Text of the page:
Wheel Geometry


This section covers information required for the wheel assembly: wheels, RRF internal faces, and contact patches/plinths.

Contents of Page:

Wheel Geometry Required Information

The wheel geometry has unique attributes for axis, origin, position, and radius. The user must enter all of these parameters when uploading wheel parts. The app interface for a wheel is shown in Image 1.

All wheels should define the axis of rotation with a negative Y component so that they are rotating in the same direction as the road would be moving.

The origin should be set at the center of the wheel. It is important for calculating the front to rear and left to right downforce and lift balance forces of the vehicle.

The radius is the linear distance from the origin to the outer circumferential edge of the tire. There are four wheel positions and the user should have a wheel for each position.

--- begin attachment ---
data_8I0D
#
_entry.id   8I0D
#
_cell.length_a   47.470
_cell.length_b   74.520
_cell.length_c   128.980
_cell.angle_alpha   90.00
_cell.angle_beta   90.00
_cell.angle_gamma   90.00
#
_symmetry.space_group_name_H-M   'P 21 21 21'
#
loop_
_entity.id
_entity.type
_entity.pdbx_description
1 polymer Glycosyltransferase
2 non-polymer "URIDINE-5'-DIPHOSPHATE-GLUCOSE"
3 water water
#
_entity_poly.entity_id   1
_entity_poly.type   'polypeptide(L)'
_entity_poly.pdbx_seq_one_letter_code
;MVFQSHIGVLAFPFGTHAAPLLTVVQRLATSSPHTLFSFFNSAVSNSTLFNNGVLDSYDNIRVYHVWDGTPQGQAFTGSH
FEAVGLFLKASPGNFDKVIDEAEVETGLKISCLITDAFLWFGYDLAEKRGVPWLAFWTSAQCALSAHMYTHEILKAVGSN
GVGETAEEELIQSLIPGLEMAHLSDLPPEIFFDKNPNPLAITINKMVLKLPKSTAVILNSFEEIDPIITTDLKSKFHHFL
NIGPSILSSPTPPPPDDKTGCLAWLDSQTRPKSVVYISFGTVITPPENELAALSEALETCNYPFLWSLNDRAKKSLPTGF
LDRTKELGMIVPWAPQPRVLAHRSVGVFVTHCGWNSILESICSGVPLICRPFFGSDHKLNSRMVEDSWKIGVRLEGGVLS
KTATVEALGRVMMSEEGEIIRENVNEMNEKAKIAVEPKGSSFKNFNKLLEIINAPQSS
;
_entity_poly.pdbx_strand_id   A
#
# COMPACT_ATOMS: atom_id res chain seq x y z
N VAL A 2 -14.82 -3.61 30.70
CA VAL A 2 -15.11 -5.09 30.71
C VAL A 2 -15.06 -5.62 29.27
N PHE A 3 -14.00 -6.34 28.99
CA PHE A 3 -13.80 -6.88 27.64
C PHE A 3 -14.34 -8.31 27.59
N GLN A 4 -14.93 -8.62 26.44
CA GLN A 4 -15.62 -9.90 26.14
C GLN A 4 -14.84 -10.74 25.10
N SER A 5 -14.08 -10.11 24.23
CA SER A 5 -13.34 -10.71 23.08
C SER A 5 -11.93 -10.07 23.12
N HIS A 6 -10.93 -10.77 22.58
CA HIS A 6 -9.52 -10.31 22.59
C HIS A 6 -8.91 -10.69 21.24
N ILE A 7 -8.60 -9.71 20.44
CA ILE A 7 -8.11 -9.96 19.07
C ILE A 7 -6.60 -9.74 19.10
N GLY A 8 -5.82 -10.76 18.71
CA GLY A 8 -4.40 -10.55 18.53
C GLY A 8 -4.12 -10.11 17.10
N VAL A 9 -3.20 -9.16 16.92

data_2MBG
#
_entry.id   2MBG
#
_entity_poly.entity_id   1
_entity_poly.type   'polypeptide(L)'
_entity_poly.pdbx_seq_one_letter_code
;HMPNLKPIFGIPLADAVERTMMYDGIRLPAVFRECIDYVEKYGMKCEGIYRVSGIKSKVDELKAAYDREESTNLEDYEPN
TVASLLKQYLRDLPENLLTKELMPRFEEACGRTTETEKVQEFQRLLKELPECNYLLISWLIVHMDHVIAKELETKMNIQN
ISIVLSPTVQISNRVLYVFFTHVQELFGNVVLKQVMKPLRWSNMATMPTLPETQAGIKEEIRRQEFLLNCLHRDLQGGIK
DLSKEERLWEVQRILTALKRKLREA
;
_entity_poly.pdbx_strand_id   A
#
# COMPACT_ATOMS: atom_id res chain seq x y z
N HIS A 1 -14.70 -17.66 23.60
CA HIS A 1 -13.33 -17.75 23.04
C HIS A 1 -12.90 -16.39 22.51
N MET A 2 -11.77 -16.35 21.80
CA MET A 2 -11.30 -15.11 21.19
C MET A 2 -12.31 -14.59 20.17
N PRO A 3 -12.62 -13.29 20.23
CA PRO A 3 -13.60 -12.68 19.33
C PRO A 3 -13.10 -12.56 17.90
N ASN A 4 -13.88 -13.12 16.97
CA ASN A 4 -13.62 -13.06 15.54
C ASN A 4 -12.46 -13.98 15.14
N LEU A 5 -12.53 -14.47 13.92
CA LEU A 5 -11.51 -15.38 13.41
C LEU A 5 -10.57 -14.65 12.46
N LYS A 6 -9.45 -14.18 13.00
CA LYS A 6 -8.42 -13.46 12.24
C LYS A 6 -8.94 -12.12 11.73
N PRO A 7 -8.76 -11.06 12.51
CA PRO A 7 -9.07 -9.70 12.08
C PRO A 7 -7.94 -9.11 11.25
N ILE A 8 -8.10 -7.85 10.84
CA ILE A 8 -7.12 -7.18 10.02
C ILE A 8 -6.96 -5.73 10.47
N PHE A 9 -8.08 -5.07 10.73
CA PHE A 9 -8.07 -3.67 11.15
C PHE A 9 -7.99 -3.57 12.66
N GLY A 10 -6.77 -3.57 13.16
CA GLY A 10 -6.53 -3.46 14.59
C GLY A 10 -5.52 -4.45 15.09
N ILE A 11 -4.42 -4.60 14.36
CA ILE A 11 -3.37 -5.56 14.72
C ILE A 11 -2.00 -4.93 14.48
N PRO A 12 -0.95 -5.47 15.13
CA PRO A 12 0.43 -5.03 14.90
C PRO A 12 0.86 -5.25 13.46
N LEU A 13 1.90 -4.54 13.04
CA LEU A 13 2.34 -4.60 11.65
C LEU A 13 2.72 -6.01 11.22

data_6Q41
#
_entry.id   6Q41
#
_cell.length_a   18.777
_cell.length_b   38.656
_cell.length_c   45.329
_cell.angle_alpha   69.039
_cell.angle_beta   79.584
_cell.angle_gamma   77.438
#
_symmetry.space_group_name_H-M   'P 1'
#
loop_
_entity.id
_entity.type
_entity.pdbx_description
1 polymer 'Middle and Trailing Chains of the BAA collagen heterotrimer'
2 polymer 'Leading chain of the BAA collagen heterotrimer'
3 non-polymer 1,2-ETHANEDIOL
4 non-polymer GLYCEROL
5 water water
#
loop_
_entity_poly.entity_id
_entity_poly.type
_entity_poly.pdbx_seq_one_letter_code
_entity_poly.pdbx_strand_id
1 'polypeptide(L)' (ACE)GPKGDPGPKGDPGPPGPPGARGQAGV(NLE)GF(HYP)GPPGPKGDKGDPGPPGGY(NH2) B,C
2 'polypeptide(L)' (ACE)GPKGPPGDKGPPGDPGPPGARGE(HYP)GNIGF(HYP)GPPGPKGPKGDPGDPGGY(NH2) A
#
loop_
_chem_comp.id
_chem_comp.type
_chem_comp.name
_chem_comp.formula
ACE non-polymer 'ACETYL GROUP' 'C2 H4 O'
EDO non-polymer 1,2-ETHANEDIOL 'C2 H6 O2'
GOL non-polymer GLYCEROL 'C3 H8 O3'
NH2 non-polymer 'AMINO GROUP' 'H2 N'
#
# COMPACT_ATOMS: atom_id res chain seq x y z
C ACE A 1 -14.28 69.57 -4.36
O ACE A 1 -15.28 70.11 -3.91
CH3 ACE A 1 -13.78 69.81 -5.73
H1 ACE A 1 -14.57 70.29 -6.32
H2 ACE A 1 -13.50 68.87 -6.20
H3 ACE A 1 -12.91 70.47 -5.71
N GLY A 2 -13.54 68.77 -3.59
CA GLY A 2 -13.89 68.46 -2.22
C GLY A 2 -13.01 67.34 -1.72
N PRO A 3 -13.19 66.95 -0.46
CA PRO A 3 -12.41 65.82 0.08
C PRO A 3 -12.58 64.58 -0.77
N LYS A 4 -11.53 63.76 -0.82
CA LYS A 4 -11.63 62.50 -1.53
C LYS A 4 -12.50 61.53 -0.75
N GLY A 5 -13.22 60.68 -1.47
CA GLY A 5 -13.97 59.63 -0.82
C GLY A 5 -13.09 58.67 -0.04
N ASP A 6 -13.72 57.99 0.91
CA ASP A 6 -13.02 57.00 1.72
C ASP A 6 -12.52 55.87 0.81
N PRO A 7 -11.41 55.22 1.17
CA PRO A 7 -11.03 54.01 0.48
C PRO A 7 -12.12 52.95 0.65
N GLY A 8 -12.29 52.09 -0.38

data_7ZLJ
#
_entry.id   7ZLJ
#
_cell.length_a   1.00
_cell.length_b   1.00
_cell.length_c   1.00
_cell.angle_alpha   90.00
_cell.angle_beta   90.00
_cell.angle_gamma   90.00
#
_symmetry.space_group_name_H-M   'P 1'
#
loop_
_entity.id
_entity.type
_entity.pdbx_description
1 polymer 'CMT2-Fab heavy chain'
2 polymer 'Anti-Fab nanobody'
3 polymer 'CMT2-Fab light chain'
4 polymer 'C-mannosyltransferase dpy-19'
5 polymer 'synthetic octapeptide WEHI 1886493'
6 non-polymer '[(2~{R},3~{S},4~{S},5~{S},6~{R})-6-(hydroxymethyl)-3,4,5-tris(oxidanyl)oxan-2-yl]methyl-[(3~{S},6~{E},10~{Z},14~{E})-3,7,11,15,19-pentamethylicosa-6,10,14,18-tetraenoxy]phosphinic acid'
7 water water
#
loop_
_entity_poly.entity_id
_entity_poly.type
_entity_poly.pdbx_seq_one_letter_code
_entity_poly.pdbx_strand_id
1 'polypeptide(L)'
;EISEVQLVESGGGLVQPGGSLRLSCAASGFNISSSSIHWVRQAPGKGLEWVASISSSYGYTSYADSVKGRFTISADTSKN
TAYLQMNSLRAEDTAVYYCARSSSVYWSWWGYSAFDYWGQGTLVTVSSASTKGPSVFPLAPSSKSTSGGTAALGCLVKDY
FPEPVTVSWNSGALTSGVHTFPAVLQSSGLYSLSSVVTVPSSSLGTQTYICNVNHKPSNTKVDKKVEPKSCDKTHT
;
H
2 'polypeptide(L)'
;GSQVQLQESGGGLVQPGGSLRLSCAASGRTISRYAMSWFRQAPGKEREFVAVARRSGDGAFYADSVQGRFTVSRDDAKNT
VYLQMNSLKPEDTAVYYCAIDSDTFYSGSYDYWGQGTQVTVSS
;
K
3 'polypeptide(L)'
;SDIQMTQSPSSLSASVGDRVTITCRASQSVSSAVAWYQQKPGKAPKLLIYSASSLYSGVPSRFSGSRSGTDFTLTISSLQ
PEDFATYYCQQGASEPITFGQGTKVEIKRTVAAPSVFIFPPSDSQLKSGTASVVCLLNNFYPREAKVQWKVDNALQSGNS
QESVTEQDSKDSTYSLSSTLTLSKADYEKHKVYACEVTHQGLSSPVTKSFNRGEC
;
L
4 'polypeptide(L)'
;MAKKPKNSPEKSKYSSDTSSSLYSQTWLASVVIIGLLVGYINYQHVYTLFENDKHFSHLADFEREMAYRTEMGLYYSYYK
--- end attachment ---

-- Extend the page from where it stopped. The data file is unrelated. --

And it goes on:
These attributes need to be defined for each wheel file uploaded.

Image 1: TS AUTO APP interface for wheel part details

There are four wheel positions which have named abbreviations as shown below. All references are from the drivers perspective. Select the correct wheel position for each part from the drop down bar.

Image 2: Wheel position nomenclature

Image 3: Wheel position selection

Wheel Origin and Radius

The following method should be used for extracting the rolling radius from tyre without a plinth. This methods uses ANSA but a similar technique could be used with Hypermesh or any CAD package.

Image 10: Wheel Assembly

Image 11: Curve Creation

1. Create arcs on the inboard and outboard faces of the wheel rims.

Image 12: Intersection curve between front and rear face

2. Create a curve from the inboard and outboard curve origins. Create a midpoint between the inboard and outboard origins. This midpoint will be the origin of your wheel.